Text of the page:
I am beginning to think this is the reason there is a nostalgic tone that seems to be coming to the forefront of American culture. As hand crafted items from bygone days are dug out of garages and old barns, an appreciation for how things were made is starting to develop. There seems to be thoughtful consideration of the hands that created them.

How fortunate am I to be in a Niche of the worldwide marketplace that marches to a different beat. The folks that appreciate the works of myself and many of my friends, see value in a completely different way than the webinar presenter did. They can feel the creator in each item and see the individual differences that are evident when an item is hand crafted. They like the fact that there aren’t thousands of identical items assembled by automation, or in a mindless way, without any intellectual or emotional investment.

Those customers are out there! I meet them every summer when I do arts festivals and live marketplaces. I know they are searching for you, the hand crafter, artisan, micro business person who CARES like no one else about them. Believe me, when an artist puts that much of themselves into a “product”, they CARE about what happens to it. They want it to go to someone who is thrilled to have it.

So I will ignore the advice givers telling me and my fellow artists and crafters that no one values “one of a kind” anymore. It’s up to us to keep working to prove them wrong.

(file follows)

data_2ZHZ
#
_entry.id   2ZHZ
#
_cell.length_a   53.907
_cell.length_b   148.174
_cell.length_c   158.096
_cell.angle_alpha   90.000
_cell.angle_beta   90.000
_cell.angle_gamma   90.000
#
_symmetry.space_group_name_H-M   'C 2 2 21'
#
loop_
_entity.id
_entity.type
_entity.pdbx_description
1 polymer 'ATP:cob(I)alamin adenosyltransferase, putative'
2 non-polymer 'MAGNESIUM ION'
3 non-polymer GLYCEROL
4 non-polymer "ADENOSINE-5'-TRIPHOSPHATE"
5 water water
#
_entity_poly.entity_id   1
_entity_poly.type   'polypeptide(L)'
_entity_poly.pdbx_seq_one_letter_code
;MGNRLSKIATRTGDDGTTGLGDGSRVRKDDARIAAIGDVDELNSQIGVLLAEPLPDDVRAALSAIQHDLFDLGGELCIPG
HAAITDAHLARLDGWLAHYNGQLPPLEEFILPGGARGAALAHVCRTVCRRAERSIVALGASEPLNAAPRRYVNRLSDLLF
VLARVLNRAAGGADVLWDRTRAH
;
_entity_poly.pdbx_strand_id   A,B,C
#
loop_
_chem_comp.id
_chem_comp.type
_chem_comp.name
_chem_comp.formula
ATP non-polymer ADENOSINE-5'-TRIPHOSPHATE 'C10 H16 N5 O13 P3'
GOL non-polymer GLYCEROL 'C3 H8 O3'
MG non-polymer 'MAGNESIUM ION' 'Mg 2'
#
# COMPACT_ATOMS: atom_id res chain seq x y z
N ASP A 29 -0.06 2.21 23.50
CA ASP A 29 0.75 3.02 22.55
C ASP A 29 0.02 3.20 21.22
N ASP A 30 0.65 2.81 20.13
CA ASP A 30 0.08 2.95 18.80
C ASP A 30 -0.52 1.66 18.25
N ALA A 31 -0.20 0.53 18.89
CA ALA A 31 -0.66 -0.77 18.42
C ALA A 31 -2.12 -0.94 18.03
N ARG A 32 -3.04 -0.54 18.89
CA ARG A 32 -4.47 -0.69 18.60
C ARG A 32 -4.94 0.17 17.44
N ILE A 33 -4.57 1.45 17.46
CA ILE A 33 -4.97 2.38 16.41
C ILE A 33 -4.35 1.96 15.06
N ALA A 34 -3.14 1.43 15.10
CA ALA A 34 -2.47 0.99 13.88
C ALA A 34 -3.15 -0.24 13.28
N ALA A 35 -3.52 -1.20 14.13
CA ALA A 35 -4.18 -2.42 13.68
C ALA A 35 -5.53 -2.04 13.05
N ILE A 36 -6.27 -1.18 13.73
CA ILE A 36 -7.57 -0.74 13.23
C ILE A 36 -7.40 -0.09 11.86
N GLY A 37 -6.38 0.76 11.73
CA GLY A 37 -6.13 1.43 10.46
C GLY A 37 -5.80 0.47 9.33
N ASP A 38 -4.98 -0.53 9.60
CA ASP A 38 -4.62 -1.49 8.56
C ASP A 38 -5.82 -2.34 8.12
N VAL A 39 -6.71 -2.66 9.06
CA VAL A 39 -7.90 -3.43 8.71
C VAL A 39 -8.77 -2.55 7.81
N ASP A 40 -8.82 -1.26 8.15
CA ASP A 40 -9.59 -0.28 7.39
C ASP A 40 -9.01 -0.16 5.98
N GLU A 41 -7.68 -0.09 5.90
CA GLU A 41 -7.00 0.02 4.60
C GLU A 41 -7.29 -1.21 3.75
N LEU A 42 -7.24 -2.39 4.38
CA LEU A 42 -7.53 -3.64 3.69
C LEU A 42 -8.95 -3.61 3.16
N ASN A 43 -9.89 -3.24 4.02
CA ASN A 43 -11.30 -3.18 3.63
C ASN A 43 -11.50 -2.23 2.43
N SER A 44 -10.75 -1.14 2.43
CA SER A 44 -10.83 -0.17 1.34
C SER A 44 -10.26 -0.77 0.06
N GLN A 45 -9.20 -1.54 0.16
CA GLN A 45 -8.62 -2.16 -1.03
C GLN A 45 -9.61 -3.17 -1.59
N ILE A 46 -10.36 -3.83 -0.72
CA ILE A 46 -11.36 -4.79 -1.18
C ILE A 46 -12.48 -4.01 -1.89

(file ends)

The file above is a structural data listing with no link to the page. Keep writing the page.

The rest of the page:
The Truth About Photos

 

For years I have been reading, searching, asking advice givers, about the best thing to do to improve my online sales. The most common answer I have been given is “Post good photos”. However, the advice about a way to accomplish that is not consistent at all. The most consistent piece of advice is “pay a photographer to take professional photos.” For my small business, that was an extremely impractical solution.

There are a few facts about good, professional photos. They could get your products extra attention that might translate into sales. For example, the photos of the products that Etsy chooses to use in their promotional media tend to look very slickly produced, professional and media friendly (like a magazine photo). They use cleverly placed props, beautiful lighting, lovely models and dreamy photo effects. Those photos tend to capitalize on what is visually trendy and stylistically on point. If you have the money to invest in these types of photos, that’s the way to go.

Most of the handmade crafters I meet in my travels can’t afford photos like that. In the early stages of a business, especially if you’re trying to keep it simple and keep your overhead down, you need to know how to do your own photography at a cost that won’t put you out of business. I have pulled together a few simple things that have helped me improve my photos, even if they aren’t fancy.

Equipment: